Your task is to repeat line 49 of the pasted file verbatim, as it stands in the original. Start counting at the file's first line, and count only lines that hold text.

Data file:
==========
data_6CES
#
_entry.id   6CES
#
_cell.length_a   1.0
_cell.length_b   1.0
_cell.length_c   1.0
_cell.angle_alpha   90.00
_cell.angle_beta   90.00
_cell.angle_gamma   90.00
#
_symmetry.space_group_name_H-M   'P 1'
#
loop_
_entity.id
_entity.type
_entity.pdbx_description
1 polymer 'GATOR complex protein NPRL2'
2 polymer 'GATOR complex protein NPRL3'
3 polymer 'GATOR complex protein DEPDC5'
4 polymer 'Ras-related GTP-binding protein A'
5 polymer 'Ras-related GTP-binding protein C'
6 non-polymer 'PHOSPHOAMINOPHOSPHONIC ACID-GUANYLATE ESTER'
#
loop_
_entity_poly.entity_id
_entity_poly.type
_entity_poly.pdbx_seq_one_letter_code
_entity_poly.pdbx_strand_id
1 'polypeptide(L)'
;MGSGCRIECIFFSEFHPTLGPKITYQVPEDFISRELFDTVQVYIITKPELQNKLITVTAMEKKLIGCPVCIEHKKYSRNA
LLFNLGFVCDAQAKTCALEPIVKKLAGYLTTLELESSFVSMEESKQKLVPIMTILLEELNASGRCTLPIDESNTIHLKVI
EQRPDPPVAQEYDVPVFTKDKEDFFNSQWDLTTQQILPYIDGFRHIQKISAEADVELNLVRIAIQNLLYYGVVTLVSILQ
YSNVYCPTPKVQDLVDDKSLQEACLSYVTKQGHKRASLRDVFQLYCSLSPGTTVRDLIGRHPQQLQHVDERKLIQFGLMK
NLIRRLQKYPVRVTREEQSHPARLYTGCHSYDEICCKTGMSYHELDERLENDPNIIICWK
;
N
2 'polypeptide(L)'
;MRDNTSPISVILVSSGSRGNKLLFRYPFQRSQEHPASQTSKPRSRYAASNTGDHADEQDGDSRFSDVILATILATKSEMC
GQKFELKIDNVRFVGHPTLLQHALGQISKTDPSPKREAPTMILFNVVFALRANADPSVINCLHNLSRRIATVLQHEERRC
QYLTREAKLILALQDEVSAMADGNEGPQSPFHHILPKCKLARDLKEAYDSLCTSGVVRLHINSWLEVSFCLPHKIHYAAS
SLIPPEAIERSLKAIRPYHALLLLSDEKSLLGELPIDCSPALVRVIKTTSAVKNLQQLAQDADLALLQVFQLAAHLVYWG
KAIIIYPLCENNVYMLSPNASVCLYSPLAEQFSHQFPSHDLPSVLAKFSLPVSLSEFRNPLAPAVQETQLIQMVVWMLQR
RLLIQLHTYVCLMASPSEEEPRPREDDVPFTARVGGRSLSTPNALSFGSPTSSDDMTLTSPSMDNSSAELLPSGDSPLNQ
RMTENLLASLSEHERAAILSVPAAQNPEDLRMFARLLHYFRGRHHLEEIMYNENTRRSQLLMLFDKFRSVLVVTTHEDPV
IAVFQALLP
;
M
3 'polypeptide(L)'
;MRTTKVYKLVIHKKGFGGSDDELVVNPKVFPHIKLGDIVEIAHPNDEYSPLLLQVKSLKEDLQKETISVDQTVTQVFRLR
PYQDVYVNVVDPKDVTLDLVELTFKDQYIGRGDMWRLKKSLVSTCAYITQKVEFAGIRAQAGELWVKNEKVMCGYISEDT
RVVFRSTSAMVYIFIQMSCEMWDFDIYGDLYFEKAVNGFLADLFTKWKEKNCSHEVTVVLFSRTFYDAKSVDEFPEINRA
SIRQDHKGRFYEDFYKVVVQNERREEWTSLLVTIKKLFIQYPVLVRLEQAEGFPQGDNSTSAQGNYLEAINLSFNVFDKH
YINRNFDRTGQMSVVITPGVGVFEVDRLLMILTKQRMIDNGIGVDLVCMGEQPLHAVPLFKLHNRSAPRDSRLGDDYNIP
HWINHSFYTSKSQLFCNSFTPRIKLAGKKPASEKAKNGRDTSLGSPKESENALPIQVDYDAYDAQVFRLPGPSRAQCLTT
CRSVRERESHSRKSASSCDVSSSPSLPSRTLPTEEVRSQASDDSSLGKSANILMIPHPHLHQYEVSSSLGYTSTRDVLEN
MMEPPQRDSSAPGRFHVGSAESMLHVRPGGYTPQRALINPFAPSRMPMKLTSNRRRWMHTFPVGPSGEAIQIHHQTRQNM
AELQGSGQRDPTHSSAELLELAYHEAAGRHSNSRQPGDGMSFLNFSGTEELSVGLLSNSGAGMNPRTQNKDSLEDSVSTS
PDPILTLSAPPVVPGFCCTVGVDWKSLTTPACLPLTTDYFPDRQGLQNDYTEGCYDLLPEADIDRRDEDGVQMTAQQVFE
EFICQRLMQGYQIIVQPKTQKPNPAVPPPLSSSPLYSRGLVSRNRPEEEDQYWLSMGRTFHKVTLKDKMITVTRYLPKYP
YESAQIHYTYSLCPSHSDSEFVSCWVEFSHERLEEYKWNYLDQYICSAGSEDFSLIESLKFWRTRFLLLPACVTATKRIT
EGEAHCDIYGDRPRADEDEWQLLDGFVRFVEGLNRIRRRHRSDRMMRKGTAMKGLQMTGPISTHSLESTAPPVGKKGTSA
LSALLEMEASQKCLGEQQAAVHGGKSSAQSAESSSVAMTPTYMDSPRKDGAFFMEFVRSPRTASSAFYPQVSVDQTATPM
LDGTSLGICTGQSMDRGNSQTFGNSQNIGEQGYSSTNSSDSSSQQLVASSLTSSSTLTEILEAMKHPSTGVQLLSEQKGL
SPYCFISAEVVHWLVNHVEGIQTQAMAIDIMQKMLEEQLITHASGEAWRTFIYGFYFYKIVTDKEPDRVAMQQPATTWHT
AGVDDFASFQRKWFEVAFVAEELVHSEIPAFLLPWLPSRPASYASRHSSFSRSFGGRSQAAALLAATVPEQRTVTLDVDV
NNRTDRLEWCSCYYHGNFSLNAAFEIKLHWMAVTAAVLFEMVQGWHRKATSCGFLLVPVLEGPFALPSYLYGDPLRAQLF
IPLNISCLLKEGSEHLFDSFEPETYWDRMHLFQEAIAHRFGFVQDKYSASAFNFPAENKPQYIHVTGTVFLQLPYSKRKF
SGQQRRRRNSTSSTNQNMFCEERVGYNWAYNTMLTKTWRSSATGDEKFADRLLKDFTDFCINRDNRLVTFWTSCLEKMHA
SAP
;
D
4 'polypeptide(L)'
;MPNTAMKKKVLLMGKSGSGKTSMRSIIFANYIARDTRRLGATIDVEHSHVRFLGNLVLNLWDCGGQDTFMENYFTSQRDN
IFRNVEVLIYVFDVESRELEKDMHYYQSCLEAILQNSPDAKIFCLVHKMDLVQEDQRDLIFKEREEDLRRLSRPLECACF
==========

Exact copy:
3 'polypeptide(L)'